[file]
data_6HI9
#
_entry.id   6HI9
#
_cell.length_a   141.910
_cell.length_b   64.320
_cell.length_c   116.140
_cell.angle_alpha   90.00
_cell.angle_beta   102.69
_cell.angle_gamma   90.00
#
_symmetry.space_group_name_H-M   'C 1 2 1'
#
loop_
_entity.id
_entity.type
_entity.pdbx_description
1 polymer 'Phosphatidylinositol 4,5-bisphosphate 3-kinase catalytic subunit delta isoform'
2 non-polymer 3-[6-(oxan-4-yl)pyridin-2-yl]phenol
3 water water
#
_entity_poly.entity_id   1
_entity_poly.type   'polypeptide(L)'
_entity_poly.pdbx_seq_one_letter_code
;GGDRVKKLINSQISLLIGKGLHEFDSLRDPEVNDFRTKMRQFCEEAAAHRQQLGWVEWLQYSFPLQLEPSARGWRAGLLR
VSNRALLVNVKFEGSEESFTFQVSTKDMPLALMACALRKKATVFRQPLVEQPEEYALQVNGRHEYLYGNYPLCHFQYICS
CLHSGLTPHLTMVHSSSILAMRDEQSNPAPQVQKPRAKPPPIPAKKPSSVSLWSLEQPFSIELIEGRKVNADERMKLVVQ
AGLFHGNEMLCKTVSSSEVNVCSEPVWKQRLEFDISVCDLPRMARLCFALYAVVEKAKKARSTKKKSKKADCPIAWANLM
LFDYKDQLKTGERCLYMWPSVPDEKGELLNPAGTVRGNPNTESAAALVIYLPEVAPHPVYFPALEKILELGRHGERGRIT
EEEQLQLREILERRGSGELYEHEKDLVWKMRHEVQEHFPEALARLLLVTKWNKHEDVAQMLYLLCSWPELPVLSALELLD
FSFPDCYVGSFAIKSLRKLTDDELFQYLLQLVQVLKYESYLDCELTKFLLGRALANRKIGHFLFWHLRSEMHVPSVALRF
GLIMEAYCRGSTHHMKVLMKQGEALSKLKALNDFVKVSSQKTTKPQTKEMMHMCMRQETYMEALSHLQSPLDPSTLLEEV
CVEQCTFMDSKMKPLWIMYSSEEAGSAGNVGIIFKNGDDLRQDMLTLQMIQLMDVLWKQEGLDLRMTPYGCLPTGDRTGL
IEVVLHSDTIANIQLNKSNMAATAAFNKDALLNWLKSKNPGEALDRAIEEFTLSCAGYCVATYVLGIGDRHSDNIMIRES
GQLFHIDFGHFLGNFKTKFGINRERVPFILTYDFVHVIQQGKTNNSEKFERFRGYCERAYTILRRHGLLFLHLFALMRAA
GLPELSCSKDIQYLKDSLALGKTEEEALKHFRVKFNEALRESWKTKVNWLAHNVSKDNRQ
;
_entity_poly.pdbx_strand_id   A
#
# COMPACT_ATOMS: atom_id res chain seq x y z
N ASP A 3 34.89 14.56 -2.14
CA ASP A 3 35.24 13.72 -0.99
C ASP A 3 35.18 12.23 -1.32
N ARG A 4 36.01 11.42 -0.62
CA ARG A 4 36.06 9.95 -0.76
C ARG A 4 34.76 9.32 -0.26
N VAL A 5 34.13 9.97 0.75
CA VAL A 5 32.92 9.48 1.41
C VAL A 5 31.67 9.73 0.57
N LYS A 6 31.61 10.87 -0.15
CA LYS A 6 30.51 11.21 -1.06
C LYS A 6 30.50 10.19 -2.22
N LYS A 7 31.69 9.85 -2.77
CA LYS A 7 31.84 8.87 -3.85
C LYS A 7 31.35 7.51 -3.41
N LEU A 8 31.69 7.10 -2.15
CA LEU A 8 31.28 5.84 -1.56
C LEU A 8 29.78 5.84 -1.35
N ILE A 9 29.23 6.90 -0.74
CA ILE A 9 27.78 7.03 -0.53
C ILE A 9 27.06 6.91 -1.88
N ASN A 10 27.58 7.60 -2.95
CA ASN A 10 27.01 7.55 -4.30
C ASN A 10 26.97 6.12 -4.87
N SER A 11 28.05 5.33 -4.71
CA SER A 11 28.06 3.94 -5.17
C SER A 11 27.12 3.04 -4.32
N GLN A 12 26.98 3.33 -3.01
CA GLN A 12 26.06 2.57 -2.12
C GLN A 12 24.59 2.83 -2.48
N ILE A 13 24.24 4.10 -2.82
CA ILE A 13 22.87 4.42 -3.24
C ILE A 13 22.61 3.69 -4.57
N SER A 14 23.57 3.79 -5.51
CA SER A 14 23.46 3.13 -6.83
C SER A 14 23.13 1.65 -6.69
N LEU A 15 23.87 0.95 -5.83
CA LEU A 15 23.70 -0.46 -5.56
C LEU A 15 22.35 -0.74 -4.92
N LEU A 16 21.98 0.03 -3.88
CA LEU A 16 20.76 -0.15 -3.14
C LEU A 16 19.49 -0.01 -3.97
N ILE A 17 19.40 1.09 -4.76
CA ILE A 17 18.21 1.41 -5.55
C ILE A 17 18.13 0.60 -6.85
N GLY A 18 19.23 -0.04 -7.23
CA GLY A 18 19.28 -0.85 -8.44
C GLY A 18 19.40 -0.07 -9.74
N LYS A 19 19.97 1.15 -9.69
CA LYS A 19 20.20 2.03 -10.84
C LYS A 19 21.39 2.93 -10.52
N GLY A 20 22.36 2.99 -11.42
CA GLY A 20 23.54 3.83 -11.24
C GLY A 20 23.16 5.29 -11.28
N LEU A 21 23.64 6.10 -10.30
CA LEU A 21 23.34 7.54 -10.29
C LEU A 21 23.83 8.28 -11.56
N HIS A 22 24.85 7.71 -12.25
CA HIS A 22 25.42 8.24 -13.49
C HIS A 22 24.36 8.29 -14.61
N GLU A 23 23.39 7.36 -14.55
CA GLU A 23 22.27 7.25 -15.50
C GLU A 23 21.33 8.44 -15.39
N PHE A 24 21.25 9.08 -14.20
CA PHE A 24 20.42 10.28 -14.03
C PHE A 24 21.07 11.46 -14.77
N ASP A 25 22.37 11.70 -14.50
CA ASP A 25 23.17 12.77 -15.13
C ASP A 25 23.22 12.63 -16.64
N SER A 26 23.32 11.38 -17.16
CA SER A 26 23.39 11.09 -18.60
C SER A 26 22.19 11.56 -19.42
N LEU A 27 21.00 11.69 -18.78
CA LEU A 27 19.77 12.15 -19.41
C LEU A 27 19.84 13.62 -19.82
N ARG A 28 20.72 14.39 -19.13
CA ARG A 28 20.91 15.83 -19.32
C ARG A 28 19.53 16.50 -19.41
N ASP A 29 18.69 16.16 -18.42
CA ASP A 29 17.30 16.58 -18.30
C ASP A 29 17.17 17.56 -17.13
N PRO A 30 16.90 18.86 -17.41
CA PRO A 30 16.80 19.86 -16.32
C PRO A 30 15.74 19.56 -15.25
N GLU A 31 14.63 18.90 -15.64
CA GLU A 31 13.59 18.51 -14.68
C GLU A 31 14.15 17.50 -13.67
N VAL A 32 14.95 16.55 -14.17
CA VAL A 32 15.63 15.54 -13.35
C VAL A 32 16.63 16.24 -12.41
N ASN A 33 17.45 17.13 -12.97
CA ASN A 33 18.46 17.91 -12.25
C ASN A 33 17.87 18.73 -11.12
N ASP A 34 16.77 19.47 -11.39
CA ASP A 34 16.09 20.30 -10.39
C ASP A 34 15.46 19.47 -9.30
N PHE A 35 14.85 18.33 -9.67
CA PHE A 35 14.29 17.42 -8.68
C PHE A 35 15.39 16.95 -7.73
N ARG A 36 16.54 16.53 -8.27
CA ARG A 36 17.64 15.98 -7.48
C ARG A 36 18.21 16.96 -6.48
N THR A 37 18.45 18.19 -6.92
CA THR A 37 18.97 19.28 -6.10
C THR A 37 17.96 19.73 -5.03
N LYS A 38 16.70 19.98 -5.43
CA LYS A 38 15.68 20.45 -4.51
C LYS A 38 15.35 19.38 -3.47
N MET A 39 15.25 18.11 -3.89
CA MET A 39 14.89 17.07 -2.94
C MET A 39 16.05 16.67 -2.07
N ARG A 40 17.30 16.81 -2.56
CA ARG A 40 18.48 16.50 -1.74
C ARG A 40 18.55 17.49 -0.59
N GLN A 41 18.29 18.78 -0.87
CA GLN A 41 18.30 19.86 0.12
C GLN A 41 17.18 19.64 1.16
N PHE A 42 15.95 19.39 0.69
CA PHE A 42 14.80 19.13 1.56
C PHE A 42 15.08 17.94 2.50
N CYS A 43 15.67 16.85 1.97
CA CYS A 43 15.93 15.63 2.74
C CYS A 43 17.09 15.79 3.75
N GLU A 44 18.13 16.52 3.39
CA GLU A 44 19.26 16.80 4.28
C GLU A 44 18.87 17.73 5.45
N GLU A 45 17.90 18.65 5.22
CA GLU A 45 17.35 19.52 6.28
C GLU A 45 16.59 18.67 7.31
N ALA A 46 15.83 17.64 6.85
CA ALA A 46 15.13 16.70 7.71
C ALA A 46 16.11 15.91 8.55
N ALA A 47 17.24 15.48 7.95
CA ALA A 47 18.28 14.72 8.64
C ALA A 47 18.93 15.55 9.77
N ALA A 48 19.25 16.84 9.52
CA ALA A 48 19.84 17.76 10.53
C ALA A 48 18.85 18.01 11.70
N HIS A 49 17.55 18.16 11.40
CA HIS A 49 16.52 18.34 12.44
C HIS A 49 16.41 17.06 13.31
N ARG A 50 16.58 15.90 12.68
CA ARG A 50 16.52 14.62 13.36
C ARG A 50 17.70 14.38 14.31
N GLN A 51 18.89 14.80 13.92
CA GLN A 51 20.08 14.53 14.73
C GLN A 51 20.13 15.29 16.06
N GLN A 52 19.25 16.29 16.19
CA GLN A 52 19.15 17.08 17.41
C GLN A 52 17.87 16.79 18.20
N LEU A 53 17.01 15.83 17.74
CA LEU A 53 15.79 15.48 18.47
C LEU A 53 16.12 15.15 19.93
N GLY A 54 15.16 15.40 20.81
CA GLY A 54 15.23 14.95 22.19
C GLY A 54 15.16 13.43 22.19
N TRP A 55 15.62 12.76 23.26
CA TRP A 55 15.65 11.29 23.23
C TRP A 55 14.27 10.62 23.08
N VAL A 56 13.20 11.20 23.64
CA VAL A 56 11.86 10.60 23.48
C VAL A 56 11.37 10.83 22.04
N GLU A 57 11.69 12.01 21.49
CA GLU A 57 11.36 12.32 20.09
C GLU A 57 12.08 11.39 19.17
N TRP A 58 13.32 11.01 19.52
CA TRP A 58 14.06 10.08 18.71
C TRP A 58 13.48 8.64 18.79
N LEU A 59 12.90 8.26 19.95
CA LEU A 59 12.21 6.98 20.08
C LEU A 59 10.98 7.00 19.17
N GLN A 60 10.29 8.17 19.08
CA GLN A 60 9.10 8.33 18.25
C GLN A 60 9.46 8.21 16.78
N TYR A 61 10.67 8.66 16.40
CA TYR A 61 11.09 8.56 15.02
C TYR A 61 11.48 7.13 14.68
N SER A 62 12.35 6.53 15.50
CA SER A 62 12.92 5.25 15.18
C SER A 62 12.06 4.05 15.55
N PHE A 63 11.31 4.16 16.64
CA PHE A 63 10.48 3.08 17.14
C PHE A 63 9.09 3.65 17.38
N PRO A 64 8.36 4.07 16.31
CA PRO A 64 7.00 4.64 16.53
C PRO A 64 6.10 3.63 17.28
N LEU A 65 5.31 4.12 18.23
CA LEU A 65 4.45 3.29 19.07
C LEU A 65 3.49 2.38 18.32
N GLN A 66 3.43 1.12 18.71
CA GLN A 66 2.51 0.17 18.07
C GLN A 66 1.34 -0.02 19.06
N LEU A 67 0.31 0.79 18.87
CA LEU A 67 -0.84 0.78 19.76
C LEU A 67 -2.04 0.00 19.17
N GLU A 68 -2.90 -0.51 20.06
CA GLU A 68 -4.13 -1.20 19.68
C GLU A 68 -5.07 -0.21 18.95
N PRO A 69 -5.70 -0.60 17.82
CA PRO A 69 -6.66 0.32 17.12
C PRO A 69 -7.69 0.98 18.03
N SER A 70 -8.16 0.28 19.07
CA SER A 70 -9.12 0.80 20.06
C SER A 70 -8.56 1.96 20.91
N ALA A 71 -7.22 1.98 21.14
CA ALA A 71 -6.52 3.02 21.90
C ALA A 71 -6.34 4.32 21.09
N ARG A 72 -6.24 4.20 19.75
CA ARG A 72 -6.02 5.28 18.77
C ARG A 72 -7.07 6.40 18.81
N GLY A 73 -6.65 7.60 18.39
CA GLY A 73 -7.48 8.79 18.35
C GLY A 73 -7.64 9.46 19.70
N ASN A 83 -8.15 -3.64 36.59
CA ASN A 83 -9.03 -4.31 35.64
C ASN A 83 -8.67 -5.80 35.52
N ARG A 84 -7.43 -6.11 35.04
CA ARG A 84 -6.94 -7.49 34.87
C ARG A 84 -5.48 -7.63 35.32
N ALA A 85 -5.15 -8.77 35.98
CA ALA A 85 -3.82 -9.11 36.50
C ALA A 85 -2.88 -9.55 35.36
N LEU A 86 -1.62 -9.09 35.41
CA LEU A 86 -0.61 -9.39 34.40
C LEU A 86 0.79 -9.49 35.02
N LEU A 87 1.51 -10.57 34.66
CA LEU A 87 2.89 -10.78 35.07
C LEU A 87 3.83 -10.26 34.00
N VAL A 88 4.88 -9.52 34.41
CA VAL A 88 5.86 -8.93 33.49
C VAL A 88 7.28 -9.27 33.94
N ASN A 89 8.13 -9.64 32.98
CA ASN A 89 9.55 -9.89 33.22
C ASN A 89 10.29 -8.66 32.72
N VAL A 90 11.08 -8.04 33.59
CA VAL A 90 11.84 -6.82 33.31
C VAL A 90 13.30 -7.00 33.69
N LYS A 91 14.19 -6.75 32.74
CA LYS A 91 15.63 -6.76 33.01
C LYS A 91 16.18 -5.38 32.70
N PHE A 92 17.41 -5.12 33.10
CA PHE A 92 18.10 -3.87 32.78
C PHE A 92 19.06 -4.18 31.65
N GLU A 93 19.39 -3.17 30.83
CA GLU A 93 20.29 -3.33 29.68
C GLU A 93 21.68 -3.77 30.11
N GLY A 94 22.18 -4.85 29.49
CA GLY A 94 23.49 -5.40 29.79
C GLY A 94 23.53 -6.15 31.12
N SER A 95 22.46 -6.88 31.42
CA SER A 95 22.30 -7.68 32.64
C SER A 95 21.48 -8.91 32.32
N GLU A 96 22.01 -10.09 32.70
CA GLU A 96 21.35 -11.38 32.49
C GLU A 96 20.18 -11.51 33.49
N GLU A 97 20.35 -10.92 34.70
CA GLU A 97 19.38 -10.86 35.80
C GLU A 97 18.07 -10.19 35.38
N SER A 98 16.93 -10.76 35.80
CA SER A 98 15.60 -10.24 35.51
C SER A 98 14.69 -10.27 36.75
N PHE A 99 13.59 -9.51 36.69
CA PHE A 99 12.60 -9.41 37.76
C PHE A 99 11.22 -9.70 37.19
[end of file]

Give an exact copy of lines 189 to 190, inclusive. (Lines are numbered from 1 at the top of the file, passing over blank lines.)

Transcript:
CA GLN A 52 19.15 17.08 17.41
C GLN A 52 17.87 16.79 18.20